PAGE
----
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There are many times I look around in wonder at how my body is keeping me alive.
How my brain needs sleep, but knows when to wake and dream. How my heart beats regularly and transports blood around my body. How I can breathe out and get rid of carbon dioxide absorbed by plants, only for me to take in fresh oxygen created by them on the inhale. Being alive is a miracle—but there are many times it doesn’t feel that way.
Life is consistently testing us.
The moment we feel we have our steady footing, we’ll be thrown off balance. When we get strong and moving, an injury happens. When we find our voice, we’re afraid to speak up.
We all have tests with our bodies from time to time because sometimes it won’t “do what I said.” Like no longer being able to run on the street because of knee injuries, or facing the inevitable with age.
It’s easy to blame our bodies and notice the negative things that are going wrong rather than what’s going right. We’re wired with a negativity bias to survive. Basically, the mind reacts to bad things that may come up more rapidly, powerfully, and tirelessly than to good things of equal intensity. These bad things could pose a threat, which makes our nervous system go haywire.
And back in the day, this was incredibly useful—when we were hunting and being hunted—but not as much when we’re at the grocery store and suddenly one event turns into a spiral of negative and harmful thoughts. Like thoughts of having a body without pain, a body that is younger, fitter, or the shape and size we want.
If we’re feeling disconnected or in pain, that can turn into rage, anger, anxiety, or any other of our many emotions. Make sure to take a moment to pause and become aware of these feelings, and try to write down or think about the negative feelings—but don’t be consumed by them. We need to be easy on ourselves and acknowledge that we’re compounding our pain when we have negative feelings about our bodies. It’s something out of our control. Honoring our emotions makes us feel validated, heard, and seen.
Flip the Script
These negative feelings and thoughts about our bodies are like someone saying that we shouldn’t be the way we are, or to stop honoring our own emotions. If you find yourself in a negative thought spiral, stop and say out loud, “I don’t want to feel this way.” Just give yourself that verbal reminder to stop and change your thought process. The act of replacing negative thoughts in the Yoga Sutras is called pratipaksha bhavana.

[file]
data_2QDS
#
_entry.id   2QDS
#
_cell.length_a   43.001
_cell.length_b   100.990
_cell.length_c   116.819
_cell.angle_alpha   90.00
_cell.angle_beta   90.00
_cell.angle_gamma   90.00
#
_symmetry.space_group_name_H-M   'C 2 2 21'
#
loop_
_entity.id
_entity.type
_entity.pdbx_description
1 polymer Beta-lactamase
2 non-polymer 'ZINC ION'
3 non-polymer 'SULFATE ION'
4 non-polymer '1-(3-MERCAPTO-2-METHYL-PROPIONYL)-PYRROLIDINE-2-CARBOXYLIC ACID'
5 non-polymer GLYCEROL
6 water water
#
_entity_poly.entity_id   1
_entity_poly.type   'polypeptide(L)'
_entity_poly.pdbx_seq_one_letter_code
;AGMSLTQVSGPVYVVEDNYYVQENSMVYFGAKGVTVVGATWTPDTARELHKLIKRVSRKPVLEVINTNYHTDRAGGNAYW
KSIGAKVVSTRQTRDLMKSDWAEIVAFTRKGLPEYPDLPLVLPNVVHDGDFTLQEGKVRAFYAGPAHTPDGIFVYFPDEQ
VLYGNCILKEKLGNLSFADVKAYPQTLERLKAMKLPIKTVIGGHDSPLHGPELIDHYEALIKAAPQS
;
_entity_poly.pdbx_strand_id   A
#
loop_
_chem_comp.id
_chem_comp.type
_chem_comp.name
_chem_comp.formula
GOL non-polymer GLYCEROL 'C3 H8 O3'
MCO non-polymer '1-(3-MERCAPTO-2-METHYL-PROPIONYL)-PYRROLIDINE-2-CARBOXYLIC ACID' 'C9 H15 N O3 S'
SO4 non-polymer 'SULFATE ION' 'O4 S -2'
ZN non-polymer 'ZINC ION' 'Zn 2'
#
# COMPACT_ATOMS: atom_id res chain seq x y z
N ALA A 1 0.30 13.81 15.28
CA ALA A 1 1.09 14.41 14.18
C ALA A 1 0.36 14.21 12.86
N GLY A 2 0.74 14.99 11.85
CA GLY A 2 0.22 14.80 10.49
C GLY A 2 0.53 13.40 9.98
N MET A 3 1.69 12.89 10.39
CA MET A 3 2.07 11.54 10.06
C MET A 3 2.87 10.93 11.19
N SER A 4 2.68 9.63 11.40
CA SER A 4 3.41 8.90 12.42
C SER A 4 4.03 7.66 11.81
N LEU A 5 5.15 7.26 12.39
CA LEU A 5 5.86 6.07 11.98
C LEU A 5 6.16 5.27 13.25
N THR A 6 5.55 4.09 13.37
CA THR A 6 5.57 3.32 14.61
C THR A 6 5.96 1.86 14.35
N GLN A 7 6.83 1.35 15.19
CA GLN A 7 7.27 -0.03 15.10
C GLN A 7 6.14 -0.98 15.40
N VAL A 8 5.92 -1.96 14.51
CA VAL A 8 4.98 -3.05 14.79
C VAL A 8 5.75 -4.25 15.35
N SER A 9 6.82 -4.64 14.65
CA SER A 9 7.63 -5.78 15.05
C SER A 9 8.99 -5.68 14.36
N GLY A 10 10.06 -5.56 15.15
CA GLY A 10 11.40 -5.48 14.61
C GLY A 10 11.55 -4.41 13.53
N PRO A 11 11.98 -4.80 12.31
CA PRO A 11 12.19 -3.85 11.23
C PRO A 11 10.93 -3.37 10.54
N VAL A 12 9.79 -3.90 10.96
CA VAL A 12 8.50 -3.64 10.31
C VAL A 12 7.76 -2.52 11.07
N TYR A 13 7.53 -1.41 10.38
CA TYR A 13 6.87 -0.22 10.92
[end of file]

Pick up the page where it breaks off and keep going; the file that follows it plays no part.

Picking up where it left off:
After flipping the script, make sure to take a moment to practice gratitude. This may sound lame and uninviting, but try it. Developing an attitude of gratitude for our bodies is a powerful game changer.
Take the moment right now to consider: What is my body able to do that I’m grateful for? What’s happening in my life that is going well? Make an intentional list and keep it around to reference. Focus on that instead of the negative thought patterns.
Self-Care Equals Self-Worth
Having some baseline level of care for ourselves shows that we’re worthy, just as we are. Think drinking enough water, getting enough sleep, and doing downregulating practices like yoga and meditation. Ask how you can be the best version of yourself with what you’ve been given.
Even if our bodies aren’t in the best shape, and even if we’re not the most well we’ve ever been, by taking on this mindset, we can give our bodies the same care as if we were in the best shape of our lives, or the most well we’ve ever been.
Finding gratitude for a normal, real, flawed human body can be a challenge for many of us. It takes practice. If we find ourselves one day feeling that our bodies are more of a pest than a present—remember that breathing and being alive is what matters most.
May you feel alive and know that your aliveness is abundant and enough.